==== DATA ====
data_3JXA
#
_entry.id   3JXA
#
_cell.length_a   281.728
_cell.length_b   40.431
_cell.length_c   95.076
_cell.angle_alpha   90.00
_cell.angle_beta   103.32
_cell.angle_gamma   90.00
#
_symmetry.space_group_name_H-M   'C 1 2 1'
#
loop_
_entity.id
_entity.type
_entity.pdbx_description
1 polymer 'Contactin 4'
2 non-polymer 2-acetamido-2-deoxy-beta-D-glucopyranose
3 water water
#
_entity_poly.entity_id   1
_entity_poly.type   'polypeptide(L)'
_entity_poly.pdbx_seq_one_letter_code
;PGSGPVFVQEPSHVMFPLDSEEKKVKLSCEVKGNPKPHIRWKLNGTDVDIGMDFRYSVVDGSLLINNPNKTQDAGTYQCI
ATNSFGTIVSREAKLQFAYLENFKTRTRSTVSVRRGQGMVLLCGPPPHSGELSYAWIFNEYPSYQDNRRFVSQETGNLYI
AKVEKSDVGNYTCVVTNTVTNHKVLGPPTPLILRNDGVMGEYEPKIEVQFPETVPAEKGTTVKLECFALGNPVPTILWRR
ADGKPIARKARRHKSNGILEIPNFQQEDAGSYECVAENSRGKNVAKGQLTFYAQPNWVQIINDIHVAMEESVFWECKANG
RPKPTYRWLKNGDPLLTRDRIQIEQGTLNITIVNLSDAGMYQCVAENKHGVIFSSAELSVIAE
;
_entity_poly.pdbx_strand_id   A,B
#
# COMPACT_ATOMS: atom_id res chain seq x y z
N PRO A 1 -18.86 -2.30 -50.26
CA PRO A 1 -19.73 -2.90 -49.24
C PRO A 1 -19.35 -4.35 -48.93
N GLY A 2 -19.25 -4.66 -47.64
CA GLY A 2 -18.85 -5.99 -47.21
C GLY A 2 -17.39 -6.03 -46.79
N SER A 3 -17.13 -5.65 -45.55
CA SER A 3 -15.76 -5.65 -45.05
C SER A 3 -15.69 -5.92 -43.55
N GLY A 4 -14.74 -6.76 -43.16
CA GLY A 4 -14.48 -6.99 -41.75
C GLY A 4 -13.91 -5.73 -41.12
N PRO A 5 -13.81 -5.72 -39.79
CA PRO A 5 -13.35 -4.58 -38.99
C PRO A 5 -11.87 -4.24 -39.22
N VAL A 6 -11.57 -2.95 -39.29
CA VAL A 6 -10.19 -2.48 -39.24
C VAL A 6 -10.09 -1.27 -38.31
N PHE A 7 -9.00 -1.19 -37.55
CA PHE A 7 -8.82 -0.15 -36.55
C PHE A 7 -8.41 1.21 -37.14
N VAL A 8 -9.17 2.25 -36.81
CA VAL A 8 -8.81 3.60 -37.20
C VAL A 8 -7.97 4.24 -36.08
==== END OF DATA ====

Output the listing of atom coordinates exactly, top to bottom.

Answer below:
data_3JXA
#
_entry.id   3JXA
#
_cell.length_a   281.728
_cell.length_b   40.431
_cell.length_c   95.076
_cell.angle_alpha   90.00
_cell.angle_beta   103.32
_cell.angle_gamma   90.00
#
_symmetry.space_group_name_H-M   'C 1 2 1'
#
loop_
_entity.id
_entity.type
_entity.pdbx_description
1 polymer 'Contactin 4'
2 non-polymer 2-acetamido-2-deoxy-beta-D-glucopyranose
3 water water
#
_entity_poly.entity_id   1
_entity_poly.type   'polypeptide(L)'
_entity_poly.pdbx_seq_one_letter_code
;PGSGPVFVQEPSHVMFPLDSEEKKVKLSCEVKGNPKPHIRWKLNGTDVDIGMDFRYSVVDGSLLINNPNKTQDAGTYQCI
ATNSFGTIVSREAKLQFAYLENFKTRTRSTVSVRRGQGMVLLCGPPPHSGELSYAWIFNEYPSYQDNRRFVSQETGNLYI
AKVEKSDVGNYTCVVTNTVTNHKVLGPPTPLILRNDGVMGEYEPKIEVQFPETVPAEKGTTVKLECFALGNPVPTILWRR
ADGKPIARKARRHKSNGILEIPNFQQEDAGSYECVAENSRGKNVAKGQLTFYAQPNWVQIINDIHVAMEESVFWECKANG
RPKPTYRWLKNGDPLLTRDRIQIEQGTLNITIVNLSDAGMYQCVAENKHGVIFSSAELSVIAE
;
_entity_poly.pdbx_strand_id   A,B
#
# COMPACT_ATOMS: atom_id res chain seq x y z
N PRO A 1 -18.86 -2.30 -50.26
CA PRO A 1 -19.73 -2.90 -49.24
C PRO A 1 -19.35 -4.35 -48.93
N GLY A 2 -19.25 -4.66 -47.64
CA GLY A 2 -18.85 -5.99 -47.21
C GLY A 2 -17.39 -6.03 -46.79
N SER A 3 -17.13 -5.65 -45.55
CA SER A 3 -15.76 -5.65 -45.05
C SER A 3 -15.69 -5.92 -43.55
N GLY A 4 -14.74 -6.76 -43.16
CA GLY A 4 -14.48 -6.99 -41.75
C GLY A 4 -13.91 -5.73 -41.12
N PRO A 5 -13.81 -5.72 -39.79
CA PRO A 5 -13.35 -4.58 -38.99
C PRO A 5 -11.87 -4.24 -39.22
N VAL A 6 -11.57 -2.95 -39.29
CA VAL A 6 -10.19 -2.48 -39.24
C VAL A 6 -10.09 -1.27 -38.31
N PHE A 7 -9.00 -1.19 -37.55
CA PHE A 7 -8.82 -0.15 -36.55
C PHE A 7 -8.41 1.21 -37.14
N VAL A 8 -9.17 2.25 -36.81
CA VAL A 8 -8.81 3.60 -37.20
C VAL A 8 -7.97 4.24 -36.08